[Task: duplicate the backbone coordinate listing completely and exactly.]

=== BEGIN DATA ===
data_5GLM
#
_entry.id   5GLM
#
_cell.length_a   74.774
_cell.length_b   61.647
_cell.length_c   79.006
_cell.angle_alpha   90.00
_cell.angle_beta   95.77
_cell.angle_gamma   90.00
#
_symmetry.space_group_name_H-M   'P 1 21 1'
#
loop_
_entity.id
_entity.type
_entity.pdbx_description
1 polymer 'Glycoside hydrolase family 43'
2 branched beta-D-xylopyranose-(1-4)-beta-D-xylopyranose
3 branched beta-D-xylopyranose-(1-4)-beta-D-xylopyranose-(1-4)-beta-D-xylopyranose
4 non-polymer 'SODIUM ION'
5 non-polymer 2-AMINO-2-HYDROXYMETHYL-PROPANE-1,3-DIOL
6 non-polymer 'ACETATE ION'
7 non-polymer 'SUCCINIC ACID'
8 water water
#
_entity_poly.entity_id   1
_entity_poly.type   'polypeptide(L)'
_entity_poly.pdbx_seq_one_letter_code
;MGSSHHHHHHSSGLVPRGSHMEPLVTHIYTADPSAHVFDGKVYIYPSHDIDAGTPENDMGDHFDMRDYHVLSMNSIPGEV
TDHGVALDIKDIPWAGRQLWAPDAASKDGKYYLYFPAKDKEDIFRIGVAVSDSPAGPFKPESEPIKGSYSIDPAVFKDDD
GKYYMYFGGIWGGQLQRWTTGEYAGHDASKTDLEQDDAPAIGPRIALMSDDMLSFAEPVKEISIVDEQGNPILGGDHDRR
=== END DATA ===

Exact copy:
data_5GLM
#
_entry.id   5GLM
#
_cell.length_a   74.774
_cell.length_b   61.647
_cell.length_c   79.006
_cell.angle_alpha   90.00
_cell.angle_beta   95.77
_cell.angle_gamma   90.00
#
_symmetry.space_group_name_H-M   'P 1 21 1'
#
loop_
_entity.id
_entity.type
_entity.pdbx_description
1 polymer 'Glycoside hydrolase family 43'
2 branched beta-D-xylopyranose-(1-4)-beta-D-xylopyranose
3 branched beta-D-xylopyranose-(1-4)-beta-D-xylopyranose-(1-4)-beta-D-xylopyranose
4 non-polymer 'SODIUM ION'
5 non-polymer 2-AMINO-2-HYDROXYMETHYL-PROPANE-1,3-DIOL
6 non-polymer 'ACETATE ION'
7 non-polymer 'SUCCINIC ACID'
8 water water
#
_entity_poly.entity_id   1
_entity_poly.type   'polypeptide(L)'
_entity_poly.pdbx_seq_one_letter_code
;MGSSHHHHHHSSGLVPRGSHMEPLVTHIYTADPSAHVFDGKVYIYPSHDIDAGTPENDMGDHFDMRDYHVLSMNSIPGEV
TDHGVALDIKDIPWAGRQLWAPDAASKDGKYYLYFPAKDKEDIFRIGVAVSDSPAGPFKPESEPIKGSYSIDPAVFKDDD
GKYYMYFGGIWGGQLQRWTTGEYAGHDASKTDLEQDDAPAIGPRIALMSDDMLSFAEPVKEISIVDEQGNPILGGDHDRR